Lack of sleep can contribute to life-threatening illnesses
Insomnia increases the risk of ischemic heart disease and stroke in humans. This underlines how important a sufficient amount of sleep is for our health.
The recent Beijing University study in China found that signs of insomnia are associated with higher rates of cerebrovascular and cardiovascular disease, especially in younger and non-hypertensive adults. The results of the study were published in the English-language journal "Neurology".
Which sleep problems lead to the health risks?
Falling asleep, waking early, and daytime tiredness due to poor sleep are associated with higher rates of ischemic heart disease and strokes, according to the current study.
Disturbing factors were excluded
After adjusting for potential confounders such as age, tea and alcohol intake, physical activity, sleep aid use, snoring frequency, depression, and anxiety, any insomnia symptom was associated with significantly increased cerebrovascular and cardiovascular disease risk.
How much did different sleep problems increase the risks?
The risk of cerebrovascular and cardiovascular disease increased by nine percent when falling asleep or maintaining sleep. If people woke up early in the morning and could not fall asleep again, the risk increased by seven percent. Dysfunctions during the day due to poor sleep increased the risk by 13 percent.
Certain people are particularly at risk
Sleep difficulties may be treated with behavioral therapies, which would likely reduce the number of strokes, heart attacks and other illnesses. The association between symptoms of insomnia and these illnesses was more severe in younger adults and people who did not have high blood pressure at the beginning of the study. Future research should focus in particular on early detection and interventions for these groups of people.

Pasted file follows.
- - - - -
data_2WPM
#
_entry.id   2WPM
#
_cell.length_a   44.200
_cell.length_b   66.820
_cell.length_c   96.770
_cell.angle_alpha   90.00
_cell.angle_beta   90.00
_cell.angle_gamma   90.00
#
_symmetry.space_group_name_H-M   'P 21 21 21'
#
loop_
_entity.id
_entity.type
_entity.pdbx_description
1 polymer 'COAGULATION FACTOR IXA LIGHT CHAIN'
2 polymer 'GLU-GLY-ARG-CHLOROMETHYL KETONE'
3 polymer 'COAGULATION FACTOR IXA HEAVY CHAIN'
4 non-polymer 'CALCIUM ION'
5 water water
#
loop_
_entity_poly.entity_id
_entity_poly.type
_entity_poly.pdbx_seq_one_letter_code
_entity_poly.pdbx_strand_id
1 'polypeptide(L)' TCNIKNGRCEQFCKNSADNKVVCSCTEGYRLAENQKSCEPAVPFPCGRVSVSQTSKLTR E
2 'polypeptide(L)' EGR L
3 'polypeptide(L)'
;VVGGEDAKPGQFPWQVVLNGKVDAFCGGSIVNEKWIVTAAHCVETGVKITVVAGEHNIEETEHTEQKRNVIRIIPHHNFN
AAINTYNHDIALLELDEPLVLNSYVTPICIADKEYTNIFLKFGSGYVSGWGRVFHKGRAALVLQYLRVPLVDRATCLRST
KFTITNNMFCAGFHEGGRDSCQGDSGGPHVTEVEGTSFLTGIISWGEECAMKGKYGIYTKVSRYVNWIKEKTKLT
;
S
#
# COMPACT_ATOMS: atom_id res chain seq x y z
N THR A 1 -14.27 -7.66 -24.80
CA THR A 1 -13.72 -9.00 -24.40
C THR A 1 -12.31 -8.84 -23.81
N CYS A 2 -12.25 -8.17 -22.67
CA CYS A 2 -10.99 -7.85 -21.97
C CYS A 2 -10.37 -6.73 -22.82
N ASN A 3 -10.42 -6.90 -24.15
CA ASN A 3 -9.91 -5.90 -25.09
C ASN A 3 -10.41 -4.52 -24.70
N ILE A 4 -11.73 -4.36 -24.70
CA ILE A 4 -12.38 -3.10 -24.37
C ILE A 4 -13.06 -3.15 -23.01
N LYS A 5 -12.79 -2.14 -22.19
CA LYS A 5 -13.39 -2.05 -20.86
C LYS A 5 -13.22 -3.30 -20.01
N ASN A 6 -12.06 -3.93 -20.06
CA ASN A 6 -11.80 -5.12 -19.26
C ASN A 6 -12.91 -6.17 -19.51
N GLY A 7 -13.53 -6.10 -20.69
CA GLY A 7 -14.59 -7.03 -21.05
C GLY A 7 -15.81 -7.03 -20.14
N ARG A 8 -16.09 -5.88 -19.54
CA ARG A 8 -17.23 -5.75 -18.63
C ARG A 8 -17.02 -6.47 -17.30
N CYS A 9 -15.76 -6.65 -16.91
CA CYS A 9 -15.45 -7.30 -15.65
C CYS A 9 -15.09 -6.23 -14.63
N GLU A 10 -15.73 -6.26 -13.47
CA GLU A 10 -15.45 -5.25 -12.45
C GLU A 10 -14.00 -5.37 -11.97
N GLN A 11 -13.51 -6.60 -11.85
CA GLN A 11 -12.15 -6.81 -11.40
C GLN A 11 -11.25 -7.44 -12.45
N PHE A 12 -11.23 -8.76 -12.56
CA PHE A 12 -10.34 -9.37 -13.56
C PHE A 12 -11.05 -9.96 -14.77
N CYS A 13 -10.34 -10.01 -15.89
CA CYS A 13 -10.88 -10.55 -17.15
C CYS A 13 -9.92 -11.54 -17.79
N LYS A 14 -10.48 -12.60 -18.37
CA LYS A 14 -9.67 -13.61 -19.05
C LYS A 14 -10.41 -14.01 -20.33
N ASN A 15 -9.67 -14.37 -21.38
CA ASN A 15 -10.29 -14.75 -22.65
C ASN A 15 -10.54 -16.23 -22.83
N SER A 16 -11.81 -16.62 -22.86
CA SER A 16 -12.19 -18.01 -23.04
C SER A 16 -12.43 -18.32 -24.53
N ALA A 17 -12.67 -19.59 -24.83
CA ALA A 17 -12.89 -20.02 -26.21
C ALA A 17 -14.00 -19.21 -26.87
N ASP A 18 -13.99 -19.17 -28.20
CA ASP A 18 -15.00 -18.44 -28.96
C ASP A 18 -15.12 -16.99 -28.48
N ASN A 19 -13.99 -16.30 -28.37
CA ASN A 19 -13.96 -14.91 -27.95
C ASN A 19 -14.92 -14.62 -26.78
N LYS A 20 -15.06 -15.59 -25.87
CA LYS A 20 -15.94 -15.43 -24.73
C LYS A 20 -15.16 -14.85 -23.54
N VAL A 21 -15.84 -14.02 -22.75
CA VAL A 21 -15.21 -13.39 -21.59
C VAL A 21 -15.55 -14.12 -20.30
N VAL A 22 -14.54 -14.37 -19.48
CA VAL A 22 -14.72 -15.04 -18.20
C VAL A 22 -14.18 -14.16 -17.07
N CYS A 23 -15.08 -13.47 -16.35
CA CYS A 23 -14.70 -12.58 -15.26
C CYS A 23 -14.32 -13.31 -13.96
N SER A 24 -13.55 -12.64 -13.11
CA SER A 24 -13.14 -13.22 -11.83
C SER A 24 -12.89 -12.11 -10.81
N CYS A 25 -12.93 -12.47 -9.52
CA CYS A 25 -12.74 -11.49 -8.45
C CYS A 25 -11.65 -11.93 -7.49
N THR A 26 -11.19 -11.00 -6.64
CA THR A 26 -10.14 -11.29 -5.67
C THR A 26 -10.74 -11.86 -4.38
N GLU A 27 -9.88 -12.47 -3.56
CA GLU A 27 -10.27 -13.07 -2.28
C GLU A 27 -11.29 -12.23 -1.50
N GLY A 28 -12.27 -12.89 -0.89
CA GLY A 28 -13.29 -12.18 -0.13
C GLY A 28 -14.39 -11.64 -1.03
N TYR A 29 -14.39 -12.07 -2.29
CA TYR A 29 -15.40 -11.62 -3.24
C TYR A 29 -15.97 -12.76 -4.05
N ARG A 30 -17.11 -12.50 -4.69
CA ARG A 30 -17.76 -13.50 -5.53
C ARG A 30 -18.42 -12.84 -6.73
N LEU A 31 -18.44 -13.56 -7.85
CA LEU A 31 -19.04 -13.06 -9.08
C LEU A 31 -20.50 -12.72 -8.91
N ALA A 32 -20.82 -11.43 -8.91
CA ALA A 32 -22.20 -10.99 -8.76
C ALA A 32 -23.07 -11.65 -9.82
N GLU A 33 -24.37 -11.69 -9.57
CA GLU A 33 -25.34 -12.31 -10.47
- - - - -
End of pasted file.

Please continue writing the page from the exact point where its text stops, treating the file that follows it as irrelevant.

Study included 487,200 people
In the current study, researchers analyzed data from 487,200 people between the ages of 30 and 79 from ten different areas in China. People with a history of stroke, coronary heart disease or cancer were excluded from the study.
How common were sleep problems?
Participants reported at the beginning of the study if they had experienced symptoms of insomnia for at least three days in the past month. Overall, 16.4 percent of individuals reported symptoms of insomnia. 11.3 percent of participants reported difficulty initiating or maintaining sleep. 10.4 percent woke up early in the morning and were unable to fall asleep after that, and another 2.2 percent suffered from dysfunction during the day due to poor sleep
How many heart diseases and strokes occurred during the study?
Over a period of 9.6 years, 130,032 incidents of cerebrovascular and cardiovascular disease have been documented, including 40,348 cases of ischemic heart disease and 45,316 strokes. People with the above sleeping problems had a higher risk for ischemic heart disease than people without corresponding symptoms of insomnia. However, only difficulties in initiating or maintaining sleep were associated with a higher risk of acute myocardial infarction. Every symptom of insomnia was associated with an increased risk of ischemic stroke, but not with the risk of hemorrhagic stroke.
What was the combined risk of insomnia symptoms?
People who had all three symptoms of insomnia had an 18% higher risk of cerebrovascular or cardiovascular disease, a 22% higher risk of ischemic heart disease, and a 10% increase in risk of ischemic stroke compared to adults without such symptoms.
Was there any restriction on the investigation?
There were several limitations in the study; for example, no information on non-restorative sleep was evaluated. In addition, symptoms of insomnia were reported by the participants themselves and assessed only at baseline. (As)
- Bang Zheng, Canqing Yu, Jun Lv, Yu Guo, Zheng Bian et al .: Insomnia symptoms and risk of cardiovascular disease among 0.5 million adults, in Neurology (query: 07.11.2019), Neurology
. (TagsToTranslate) insomnia (t) sleep problems (t) Stroke (t) heart attack (t) heart disease